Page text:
In Brooklin, Maine (September 16, 2016)
We hear them getting louder and louder: Braaaap, BRAAP, Braaaaaap. They’re hidden on the other side of the hill, climbing up its dusty lane toward us. We wait on our side of the hill, seeing just the empty part of the lane wind down to us. It peaks into a horizon of nothing but blue sky and white clouds, looking like a road from eternity.
Finally, a Bug loudly crests the hill and descends toward us. It’s big-eyed. So are we.
We’re at a Bugatti mini-rally on the beautiful WoodenBoat School campus. Ten of the cars have been driven over from the American Bugatti Club Fall Rally in nearby Northport. These are vintage classics from the jazz-age and The Great Gatsby era. They're take-off-the-fenders-and-race-around-Paris cars, as well as swooping grand sedans for touring southern France and Spain before World War II.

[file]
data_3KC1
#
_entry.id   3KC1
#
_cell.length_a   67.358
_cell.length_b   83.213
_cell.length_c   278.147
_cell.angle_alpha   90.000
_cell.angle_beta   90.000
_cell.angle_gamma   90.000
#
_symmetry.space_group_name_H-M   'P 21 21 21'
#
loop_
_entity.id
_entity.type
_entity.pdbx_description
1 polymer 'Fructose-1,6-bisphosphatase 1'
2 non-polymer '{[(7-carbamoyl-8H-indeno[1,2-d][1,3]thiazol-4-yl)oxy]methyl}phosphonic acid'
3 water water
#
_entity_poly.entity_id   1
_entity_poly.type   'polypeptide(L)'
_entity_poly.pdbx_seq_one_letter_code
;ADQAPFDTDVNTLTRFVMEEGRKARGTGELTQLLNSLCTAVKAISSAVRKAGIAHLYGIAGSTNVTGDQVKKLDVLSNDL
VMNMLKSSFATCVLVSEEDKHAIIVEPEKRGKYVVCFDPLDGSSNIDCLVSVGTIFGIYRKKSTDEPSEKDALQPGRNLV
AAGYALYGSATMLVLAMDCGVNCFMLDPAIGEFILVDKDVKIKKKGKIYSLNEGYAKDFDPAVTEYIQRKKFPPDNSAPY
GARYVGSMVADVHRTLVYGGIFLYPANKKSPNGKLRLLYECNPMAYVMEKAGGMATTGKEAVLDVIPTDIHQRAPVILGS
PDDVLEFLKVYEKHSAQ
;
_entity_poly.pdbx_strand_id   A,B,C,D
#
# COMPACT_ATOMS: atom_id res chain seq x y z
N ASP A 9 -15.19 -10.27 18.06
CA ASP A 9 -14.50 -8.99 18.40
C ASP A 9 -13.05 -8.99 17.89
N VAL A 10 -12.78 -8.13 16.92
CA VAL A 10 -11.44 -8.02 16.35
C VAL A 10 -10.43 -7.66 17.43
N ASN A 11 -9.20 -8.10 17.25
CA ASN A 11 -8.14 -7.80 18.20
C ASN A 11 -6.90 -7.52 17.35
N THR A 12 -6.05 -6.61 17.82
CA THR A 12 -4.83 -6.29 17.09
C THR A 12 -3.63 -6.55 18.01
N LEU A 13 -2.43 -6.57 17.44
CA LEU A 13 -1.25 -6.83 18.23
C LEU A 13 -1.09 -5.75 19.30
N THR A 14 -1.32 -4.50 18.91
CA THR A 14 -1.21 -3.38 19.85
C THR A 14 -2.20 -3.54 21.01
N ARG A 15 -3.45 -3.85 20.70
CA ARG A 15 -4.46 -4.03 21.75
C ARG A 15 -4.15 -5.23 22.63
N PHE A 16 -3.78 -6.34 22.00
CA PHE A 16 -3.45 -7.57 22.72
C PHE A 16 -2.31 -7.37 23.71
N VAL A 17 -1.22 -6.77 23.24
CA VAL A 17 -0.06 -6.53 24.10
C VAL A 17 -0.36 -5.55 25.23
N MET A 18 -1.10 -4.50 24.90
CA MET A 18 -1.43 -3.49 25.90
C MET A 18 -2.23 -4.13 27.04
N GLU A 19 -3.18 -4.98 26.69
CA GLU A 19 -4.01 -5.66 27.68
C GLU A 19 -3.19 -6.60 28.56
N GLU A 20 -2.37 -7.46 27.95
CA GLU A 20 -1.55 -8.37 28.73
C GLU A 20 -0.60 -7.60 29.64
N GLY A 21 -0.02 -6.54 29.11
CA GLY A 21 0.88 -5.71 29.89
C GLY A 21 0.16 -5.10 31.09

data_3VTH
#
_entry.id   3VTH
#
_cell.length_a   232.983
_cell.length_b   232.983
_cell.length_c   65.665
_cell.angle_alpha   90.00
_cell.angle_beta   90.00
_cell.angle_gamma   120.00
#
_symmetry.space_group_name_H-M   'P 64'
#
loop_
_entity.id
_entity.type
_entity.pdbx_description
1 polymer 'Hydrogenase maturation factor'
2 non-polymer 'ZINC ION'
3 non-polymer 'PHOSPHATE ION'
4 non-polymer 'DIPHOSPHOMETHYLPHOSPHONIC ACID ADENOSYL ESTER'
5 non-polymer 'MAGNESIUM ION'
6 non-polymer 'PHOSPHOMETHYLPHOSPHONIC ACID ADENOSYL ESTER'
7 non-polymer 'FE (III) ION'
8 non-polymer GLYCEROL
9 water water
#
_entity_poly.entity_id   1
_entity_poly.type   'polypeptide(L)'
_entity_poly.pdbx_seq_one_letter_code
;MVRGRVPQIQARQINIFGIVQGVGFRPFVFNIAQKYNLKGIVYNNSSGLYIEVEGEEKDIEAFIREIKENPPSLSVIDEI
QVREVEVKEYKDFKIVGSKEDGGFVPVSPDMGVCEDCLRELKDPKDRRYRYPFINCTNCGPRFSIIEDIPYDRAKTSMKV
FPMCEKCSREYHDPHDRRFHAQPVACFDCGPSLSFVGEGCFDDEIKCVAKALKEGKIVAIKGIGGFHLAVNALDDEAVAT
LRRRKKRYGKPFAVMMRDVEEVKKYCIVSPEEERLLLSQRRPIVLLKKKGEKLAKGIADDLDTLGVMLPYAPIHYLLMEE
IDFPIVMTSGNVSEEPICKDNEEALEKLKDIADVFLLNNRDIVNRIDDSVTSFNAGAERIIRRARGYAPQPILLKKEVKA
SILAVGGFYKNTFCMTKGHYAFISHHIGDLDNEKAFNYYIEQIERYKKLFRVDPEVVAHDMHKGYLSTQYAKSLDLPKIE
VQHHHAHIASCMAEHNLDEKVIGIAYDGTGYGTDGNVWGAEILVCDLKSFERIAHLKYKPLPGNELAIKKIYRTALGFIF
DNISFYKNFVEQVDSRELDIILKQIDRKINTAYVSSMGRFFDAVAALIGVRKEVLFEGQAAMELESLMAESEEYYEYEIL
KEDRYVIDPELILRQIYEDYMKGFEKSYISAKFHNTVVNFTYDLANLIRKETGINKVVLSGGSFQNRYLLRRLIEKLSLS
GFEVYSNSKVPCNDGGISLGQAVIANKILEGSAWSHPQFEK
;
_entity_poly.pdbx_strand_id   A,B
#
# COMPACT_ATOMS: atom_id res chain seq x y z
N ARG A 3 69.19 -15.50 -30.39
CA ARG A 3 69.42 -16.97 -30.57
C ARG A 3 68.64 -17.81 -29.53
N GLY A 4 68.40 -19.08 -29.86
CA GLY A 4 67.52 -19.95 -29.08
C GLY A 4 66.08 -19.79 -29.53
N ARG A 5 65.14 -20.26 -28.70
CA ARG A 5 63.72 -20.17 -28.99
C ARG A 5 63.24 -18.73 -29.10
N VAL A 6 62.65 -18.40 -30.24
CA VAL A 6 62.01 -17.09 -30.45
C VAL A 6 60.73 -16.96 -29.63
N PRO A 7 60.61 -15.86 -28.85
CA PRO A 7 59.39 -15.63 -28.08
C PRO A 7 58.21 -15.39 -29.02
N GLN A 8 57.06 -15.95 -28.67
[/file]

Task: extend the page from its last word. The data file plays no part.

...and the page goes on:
These vintage vehicles are cramped pieces of machinery that may need hand-cranking to start; they’re also not easy to drive. But they're easy on the eyes.
The cars embody the vision of Italian-born Ettore Bugatti, who founded, in 1909, what became a French car manufacturing firm bearing his name. Ettore was born into a family of artists and considered his cars high-performance works of art. The public generally agreed, although most couldn't afford a Bugatti.
Only about 8,000 Bugattis were made by Ettore’s company, which floundered in 1947 when Ettore died. The Bugatti brand was revived in the 1990’s and (ironically) bought by Volkswagen, which means “People’s Car.” (VW promotes the new, swooping Bugattis as the fastest street-legal cars in the world and sells them at prices ranging from about $1.7 to $2.7 million apiece. You don’t have to crank a new one to start it, we hear. We also hear that Patriots quarterback Tom Brady scrambles around Boston in a modern version.)
Nonetheless, we’d rather travel Maine’s country roads in one of Ettore’s creations. Or, at least watch them go by.
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Barbara and Dick